The panel discussed various strategies for improving government procurement under crisis conditions, and suggested the priority areas for managing recovery from the pandemic. Grant Johnstone, head of government engagement for Europe with event knowledge partner MasterCard, highlighted the benefits to governments of consolidating, centralising and planning their procurement.

Grant Johnstone, Head of Government Engagement Europe, Mastercard

“They can get an advantage of up to 10% by having formal structured procurement [processes] in place,” he said. “There are many other short-term opportunities that are available too… 66% of purchases are deemed non-critical, low-value purchases, so you can get those out of the system” – handling them through buying frameworks, rather than going through the full tender process.

When MasterCard engages with governments around the world, said Johnstone, it has found that they typically have three or four major procurement goals: effectiveness, efficiency, stakeholder management and, arguably, political objectives. “From those three or four major goals, we see typically five or six areas where improvements can be made within government,” he said, naming these as strategic intent, planning, technology and automation, governance, and people.

As the initial procurement crisis eased, said Magina, governments in many countries have already begun to consolidate their procurement efforts, issue additional guidance, and worked to provide better support for contracting authorities dealing with the emergency. “After this initial competition, we saw some good policy responses in terms of the contracting authorities launching joint procurements,” he said, citing the EU’s Joint Procurement Agreement for medical countermeasures.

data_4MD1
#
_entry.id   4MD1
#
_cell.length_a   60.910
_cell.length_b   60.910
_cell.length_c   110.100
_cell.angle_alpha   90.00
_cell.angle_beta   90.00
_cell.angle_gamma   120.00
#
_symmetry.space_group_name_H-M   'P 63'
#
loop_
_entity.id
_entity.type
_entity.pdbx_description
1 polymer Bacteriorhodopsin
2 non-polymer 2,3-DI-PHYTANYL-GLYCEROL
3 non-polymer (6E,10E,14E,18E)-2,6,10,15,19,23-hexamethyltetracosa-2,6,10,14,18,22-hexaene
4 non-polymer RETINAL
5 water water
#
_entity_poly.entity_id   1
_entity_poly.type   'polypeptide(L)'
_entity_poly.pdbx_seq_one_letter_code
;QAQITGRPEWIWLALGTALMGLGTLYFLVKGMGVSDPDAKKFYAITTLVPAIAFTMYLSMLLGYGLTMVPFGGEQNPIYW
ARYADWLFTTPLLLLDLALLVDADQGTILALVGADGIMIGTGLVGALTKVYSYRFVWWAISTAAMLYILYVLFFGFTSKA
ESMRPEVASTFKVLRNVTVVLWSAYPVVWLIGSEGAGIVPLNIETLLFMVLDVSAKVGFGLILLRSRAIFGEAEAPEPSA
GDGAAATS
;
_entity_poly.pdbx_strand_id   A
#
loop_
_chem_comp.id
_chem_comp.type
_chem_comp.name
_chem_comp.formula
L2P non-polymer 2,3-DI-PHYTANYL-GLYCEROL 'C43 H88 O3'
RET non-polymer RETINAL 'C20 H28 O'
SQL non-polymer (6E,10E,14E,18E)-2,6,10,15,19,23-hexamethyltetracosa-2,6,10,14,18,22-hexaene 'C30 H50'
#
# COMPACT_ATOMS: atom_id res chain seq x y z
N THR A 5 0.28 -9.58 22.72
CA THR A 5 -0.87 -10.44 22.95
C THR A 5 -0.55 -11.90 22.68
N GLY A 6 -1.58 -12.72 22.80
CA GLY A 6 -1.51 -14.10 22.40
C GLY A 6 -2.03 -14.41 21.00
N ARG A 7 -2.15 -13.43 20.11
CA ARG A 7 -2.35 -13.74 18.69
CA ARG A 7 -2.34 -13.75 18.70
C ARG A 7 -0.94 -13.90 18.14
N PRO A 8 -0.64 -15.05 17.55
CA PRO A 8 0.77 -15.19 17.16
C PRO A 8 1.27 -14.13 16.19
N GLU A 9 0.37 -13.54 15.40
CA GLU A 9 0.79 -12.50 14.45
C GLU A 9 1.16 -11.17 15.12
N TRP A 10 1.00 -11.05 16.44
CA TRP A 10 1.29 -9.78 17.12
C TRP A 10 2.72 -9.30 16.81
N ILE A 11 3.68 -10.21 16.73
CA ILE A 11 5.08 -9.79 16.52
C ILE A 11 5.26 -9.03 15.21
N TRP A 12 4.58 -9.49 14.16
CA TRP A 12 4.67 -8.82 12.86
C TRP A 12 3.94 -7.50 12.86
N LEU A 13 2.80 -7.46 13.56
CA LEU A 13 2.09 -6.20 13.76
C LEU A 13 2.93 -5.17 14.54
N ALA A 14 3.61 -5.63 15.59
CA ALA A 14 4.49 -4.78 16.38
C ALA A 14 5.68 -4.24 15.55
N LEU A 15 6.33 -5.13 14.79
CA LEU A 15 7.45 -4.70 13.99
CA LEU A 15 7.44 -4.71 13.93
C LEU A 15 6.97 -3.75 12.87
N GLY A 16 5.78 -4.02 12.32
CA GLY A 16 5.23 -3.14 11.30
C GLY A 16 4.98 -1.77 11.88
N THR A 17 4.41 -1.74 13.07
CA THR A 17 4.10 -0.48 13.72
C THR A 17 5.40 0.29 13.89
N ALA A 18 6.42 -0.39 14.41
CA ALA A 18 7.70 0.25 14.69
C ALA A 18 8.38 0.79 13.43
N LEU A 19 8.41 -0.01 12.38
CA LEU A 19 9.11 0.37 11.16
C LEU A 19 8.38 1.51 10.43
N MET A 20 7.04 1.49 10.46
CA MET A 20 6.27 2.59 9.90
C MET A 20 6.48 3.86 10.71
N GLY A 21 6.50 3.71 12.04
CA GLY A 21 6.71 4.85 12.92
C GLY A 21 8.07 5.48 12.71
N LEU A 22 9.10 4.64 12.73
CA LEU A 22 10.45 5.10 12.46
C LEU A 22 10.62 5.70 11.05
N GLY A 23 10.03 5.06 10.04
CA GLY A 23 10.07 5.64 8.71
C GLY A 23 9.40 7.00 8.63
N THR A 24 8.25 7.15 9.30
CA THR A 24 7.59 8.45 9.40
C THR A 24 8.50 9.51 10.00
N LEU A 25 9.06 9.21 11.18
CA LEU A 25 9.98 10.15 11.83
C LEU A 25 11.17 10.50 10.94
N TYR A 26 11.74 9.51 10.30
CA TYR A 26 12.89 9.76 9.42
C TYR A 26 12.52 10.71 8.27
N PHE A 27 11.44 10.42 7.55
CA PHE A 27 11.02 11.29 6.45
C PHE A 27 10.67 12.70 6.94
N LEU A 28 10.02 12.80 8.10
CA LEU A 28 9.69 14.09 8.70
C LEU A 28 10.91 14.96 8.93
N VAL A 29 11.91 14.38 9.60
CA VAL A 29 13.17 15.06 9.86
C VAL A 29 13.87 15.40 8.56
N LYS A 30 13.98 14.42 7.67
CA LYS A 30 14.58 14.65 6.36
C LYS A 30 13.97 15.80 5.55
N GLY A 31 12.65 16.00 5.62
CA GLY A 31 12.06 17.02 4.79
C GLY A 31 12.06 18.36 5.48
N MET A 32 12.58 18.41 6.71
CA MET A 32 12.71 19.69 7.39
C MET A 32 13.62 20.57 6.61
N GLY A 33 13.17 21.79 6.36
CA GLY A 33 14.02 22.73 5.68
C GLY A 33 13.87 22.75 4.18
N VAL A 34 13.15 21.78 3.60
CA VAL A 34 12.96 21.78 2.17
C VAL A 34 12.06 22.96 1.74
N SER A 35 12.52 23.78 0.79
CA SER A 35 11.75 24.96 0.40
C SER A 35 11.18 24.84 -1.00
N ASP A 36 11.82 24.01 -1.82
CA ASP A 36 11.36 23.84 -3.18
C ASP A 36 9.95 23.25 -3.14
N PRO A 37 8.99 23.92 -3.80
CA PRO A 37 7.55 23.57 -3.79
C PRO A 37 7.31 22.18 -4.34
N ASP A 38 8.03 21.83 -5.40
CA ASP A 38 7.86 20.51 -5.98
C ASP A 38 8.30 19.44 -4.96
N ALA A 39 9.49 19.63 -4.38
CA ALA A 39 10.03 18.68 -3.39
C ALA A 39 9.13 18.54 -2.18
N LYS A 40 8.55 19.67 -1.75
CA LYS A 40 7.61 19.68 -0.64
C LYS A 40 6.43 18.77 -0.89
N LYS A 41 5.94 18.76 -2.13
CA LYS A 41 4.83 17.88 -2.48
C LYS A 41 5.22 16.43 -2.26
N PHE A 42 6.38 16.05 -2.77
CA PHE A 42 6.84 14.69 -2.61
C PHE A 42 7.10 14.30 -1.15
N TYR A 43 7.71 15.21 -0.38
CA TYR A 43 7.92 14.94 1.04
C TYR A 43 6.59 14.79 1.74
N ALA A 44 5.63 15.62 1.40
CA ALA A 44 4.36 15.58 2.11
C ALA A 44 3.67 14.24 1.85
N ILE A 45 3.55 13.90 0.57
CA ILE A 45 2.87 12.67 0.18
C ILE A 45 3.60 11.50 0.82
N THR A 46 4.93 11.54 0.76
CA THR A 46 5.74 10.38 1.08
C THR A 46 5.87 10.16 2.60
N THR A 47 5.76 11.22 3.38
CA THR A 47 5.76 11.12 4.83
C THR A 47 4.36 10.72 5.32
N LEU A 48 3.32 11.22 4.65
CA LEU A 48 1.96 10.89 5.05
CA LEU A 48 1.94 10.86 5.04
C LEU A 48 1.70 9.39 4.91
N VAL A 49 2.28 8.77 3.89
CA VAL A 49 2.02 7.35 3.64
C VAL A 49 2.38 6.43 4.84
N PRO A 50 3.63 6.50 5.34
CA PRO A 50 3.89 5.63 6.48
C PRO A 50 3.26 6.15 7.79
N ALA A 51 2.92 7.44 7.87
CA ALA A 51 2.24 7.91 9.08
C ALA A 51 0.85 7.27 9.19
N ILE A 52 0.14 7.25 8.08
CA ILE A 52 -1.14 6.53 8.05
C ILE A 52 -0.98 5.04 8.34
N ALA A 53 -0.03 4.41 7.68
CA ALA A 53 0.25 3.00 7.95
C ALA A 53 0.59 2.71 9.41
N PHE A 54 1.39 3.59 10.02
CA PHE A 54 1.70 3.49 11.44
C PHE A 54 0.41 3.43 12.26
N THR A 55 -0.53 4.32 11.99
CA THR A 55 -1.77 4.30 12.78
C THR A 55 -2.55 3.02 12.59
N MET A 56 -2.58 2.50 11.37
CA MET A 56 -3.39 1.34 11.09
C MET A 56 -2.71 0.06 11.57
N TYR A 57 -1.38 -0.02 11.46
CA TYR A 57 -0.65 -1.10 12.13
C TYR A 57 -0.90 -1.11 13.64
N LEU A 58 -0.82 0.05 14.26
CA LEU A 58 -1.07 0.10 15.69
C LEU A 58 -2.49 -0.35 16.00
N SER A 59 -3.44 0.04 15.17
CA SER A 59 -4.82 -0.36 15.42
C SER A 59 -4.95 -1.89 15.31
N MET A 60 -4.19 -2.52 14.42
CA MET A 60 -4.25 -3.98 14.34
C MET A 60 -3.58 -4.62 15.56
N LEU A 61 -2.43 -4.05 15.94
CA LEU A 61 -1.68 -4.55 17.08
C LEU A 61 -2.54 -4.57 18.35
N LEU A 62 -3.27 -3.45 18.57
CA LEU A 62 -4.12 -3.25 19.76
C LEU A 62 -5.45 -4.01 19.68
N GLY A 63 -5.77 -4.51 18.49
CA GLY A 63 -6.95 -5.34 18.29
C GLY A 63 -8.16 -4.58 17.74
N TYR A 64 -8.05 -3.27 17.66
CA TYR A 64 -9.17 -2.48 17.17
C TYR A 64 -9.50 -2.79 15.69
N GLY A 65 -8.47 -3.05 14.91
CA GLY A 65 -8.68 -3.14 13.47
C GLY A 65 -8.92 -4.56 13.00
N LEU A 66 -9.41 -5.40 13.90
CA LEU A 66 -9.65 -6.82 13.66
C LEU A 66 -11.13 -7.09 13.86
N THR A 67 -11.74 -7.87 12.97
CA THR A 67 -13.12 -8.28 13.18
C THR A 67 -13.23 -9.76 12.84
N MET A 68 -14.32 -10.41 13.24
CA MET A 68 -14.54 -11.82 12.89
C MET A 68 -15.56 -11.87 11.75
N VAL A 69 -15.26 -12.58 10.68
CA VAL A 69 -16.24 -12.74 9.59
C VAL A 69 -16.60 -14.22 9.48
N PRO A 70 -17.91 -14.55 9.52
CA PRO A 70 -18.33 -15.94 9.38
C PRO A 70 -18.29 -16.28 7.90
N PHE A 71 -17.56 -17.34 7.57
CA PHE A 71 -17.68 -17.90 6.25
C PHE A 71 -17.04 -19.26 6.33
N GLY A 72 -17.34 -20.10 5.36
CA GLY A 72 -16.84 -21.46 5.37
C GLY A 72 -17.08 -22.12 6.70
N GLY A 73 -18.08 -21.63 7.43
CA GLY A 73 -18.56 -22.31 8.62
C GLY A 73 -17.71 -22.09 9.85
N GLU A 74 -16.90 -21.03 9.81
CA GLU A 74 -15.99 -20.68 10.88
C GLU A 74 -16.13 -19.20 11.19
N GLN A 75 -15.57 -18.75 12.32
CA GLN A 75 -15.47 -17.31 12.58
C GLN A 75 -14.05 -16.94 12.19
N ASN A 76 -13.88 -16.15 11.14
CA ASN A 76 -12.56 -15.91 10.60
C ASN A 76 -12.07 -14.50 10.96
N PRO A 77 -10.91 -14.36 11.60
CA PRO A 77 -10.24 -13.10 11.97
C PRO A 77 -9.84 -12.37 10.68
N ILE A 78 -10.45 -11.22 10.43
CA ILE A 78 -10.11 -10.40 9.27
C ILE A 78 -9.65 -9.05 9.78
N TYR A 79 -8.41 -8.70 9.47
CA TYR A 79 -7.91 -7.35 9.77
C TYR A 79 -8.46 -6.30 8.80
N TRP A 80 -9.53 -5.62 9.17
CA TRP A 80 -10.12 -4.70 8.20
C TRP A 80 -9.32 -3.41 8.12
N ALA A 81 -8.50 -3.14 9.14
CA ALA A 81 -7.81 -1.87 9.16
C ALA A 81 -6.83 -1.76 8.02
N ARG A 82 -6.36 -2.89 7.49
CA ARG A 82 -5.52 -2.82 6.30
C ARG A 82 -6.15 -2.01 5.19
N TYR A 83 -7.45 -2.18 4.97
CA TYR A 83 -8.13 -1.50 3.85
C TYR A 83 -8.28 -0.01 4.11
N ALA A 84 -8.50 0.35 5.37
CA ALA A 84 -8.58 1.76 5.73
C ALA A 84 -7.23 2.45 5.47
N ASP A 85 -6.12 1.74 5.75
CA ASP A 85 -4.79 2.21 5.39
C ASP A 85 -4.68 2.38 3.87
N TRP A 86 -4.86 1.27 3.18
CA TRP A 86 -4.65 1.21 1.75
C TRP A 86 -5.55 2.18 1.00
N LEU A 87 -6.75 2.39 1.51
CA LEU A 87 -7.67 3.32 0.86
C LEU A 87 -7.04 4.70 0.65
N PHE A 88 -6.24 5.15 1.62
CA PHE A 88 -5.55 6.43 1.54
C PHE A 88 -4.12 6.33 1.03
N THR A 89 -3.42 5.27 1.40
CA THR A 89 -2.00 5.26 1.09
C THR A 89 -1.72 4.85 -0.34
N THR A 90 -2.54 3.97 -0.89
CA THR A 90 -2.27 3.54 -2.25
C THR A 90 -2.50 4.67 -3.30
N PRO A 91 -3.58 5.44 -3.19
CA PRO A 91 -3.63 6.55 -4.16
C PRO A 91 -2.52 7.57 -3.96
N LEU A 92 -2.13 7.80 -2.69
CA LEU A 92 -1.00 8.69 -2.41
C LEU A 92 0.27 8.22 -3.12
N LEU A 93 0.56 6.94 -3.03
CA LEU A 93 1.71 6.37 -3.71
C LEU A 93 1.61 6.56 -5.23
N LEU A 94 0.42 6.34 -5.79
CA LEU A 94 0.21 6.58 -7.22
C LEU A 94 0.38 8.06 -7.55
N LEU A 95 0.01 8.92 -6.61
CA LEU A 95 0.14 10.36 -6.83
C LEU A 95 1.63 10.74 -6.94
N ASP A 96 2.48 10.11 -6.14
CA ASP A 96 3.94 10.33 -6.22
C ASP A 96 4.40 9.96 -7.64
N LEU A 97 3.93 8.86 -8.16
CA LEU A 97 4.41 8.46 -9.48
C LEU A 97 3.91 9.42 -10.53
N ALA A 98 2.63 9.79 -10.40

“We also saw some centralised purchasing in some OECD countries – for instance Canada, Colombia, Germany, Latvia and Estonia,” said Magina. “Countries that were not used to centralisation were able to put in place these centralised approaches to procurement.  It allowed them to improve stockpile preparedness.” As a GGF interview with Health Canada’s deputy minister Stephen Lucas revealed last year, the country’s federal government took central control of all PPE imports and managed their distribution to the provinces, averting competition between regional administrations for incoming goods.

Building better buying

Other forms of collaboration include the EU’s disaster and emerging risk management initiative rescEU, said Magina, and online platforms set up by Italy, Spain, Ireland, Canada, and the UK to manage urgent demands for pandemic-related goods and services.

“And finally, this emergency brought up digitalisation,” he said. “Many governments were forced to provide an end-to-end, fully fledged procurement system, or improve the roadmaps they have for digitalisation of public services.”

Looking ahead, Magina set out the OECD’s policy priorities for the post-COVID recovery: continuing digitalisation of the procurement process; a greater emphasis on risk management approaches; adoption of the strategic sourcing approach, involving supply chain diversification; and strategies for greater professionalisation within procurement departments.

All the panellists agreed that governments need to invest in training and professional development to raise standards in the procurement function. “There are some really hard-working people right across the procurement profession, but it has traditionally been a little bit of a Cinderella sort of career,” said Rees.